> Although the cameras are cheap, officers can generate 15 gigabytes of video per shift; storage costs mount. Police unions often oppose body-worn cameras, fearing they imperil their members by giving superior officers licence to search them for punishable behaviour.
>Other officers complain about the amount of time required to review and redact footage in response to public-information requests.
Sure, the Police themselves don't like the cameras turned on them. Suddenly it is "too expensive".
Then they will turn around and argue for ubiquitous CCTV camera installations.
The optimist in me says that the cost of proper police reform, training, body cameras, video storage, and actually punishing bad cops would be much less then that.
I'm sure implementing reform etc isn't cheap, but I seriously doubt it's on the order of $100M.
Uh... what they could do to help officers improve most might be shipping a device that doesn't seem to mysteriously malfunction or be turned off during the most controversial use of force incidents.
The way bodycams are supposed to help is by forcing officers to be accountable for their actions. When police have plausible deniability due to poorly designed tech, all these expensive devices become basically worthless.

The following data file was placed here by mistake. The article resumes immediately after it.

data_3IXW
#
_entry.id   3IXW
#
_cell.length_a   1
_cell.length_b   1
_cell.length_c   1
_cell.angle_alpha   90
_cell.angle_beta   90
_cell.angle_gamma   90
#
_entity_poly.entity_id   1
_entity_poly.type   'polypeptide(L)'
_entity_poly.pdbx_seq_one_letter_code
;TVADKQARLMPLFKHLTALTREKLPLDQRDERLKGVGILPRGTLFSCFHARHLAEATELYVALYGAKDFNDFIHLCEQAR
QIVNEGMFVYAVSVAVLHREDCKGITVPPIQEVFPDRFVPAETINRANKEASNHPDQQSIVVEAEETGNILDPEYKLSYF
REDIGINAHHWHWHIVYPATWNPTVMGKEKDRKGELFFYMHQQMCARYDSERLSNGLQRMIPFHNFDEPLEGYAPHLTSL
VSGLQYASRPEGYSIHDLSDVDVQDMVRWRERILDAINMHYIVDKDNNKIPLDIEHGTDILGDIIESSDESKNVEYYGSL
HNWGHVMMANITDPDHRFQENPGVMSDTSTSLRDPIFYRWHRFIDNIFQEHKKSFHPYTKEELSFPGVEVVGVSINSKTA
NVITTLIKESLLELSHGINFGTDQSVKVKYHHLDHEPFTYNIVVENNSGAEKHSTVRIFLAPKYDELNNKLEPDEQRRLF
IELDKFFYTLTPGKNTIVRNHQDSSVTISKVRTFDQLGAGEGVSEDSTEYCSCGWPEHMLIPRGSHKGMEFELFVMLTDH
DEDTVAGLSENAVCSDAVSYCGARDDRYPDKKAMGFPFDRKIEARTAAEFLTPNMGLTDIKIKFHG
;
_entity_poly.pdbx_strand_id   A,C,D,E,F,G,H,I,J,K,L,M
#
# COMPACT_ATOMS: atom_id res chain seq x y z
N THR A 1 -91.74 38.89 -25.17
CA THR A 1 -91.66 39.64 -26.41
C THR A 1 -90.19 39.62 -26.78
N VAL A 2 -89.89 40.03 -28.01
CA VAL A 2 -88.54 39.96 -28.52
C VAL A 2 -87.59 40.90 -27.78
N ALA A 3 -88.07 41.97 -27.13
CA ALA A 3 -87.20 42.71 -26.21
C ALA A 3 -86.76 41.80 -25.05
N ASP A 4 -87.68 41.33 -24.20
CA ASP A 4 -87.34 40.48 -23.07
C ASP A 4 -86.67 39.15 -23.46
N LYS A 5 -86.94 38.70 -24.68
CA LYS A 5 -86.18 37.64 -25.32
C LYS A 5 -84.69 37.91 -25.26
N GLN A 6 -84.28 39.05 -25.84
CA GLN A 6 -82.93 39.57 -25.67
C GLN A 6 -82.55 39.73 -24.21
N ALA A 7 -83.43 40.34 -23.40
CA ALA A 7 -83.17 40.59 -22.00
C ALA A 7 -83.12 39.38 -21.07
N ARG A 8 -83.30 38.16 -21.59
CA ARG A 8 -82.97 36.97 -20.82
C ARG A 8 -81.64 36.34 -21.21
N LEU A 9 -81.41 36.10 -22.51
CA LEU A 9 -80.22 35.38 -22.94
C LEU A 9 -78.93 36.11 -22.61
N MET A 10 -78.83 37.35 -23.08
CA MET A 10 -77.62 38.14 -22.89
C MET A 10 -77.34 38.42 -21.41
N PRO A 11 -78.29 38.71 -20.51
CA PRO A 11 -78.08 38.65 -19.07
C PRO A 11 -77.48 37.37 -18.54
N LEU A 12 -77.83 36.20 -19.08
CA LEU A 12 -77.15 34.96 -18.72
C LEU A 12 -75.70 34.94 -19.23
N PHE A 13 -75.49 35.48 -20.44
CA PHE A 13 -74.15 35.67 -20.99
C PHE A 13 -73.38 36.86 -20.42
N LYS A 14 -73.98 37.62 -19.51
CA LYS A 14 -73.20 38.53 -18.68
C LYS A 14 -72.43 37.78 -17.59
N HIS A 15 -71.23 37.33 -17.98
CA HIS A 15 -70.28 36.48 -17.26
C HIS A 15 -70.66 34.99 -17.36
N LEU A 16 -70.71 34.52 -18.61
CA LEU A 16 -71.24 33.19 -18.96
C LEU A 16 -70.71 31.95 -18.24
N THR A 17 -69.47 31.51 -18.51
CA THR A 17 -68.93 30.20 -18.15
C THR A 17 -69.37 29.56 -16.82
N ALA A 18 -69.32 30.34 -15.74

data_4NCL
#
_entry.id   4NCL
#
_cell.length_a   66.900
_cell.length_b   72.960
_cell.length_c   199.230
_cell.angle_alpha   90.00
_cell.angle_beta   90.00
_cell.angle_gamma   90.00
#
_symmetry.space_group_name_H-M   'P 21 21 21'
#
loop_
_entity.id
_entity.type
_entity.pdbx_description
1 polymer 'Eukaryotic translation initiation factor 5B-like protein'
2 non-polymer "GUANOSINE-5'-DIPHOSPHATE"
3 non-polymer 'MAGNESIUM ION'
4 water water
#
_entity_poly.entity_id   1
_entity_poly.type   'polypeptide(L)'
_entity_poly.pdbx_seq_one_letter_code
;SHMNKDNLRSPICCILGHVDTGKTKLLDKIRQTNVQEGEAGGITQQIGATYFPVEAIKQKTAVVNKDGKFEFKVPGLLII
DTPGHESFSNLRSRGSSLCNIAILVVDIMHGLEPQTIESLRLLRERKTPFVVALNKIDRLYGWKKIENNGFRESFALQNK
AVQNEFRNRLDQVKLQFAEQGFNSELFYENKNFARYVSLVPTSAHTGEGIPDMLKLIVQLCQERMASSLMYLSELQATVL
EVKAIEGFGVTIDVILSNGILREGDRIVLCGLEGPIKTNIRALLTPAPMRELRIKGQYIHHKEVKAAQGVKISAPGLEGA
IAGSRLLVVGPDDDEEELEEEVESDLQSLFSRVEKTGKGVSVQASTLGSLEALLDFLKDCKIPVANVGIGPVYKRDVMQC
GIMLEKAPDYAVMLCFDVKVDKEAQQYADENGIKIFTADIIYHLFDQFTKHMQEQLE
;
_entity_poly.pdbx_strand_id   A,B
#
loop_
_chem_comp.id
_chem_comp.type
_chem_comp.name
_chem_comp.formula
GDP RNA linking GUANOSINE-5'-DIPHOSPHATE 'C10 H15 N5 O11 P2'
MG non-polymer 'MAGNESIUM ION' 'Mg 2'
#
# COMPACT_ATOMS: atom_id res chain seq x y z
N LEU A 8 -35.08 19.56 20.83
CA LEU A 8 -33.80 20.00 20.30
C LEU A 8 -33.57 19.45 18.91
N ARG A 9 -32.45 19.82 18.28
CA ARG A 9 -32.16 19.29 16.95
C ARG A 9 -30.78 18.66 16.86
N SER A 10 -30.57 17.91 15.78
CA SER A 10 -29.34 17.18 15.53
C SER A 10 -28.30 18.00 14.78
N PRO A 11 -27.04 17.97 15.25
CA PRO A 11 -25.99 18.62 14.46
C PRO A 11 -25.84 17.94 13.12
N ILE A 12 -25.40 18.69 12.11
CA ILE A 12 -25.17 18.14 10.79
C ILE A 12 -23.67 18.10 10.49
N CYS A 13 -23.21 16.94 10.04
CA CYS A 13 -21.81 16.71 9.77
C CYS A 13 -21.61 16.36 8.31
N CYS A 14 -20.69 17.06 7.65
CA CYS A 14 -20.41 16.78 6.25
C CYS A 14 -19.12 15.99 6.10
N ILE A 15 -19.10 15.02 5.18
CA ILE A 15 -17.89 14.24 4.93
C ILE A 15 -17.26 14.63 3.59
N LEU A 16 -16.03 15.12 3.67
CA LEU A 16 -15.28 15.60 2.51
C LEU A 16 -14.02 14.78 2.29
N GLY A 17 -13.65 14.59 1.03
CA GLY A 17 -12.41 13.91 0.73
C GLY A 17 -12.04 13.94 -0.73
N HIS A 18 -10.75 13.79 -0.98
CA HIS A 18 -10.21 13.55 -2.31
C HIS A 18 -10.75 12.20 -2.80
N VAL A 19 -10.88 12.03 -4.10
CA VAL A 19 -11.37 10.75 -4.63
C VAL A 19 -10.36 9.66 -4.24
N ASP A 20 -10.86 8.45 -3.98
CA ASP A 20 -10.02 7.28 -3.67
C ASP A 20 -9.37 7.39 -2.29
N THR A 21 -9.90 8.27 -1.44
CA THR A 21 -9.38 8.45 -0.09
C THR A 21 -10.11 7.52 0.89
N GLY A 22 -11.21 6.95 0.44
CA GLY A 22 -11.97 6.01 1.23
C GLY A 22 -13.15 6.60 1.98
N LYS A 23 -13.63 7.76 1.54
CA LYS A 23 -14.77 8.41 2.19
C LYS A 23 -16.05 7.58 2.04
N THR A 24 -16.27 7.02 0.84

In my cynical moments I have wondered if making such bad tech is actually a selling point for Axon and its competitors. They're selling to police departments; the less likelihood bodycams have of embarrassing police, the more likely they are to make a sale. Check the box, move along. I try to have more faith in our institutions, but the abject failure of bodycams from a technology perspective makes me wonder.
I supposed it could also just be due to a few companies having a lock on an enterprise hardware market.
Blame everybody for only looking out for their own interest, from scammers to corrupt politicians to short-sighted investors to oil execs. Otherwise it's just status-quo infinite whack-a-mole and we see how well that's going.
If they don't want accountability as police officers, they can go find another job.
> Don't blame them for looking for their interest.
I can, I will and I will argue that it is my moral obligation to ensure that the public servants are acting in the best interest of the public as a citizen. But thanks for your concern.
If "punishable behaviour" includes things like slacking off to stop by dunkin donuts, the problem is with what qualifies as punishable behaviour, not the ability to search for it.
I agree that this is a unreasonably high standard to hold people whose job doesn't have anything to do with being the sole arbiter of violence and defusing dangerous situations at the trust and expense of taxpayers and local citizens to.
Edit: unless you meant not supervisors but the policymakers who define "punishable behaviour", in which case getting rid of body cams is about as helpful as rearranging the deck chairs on the Titanic.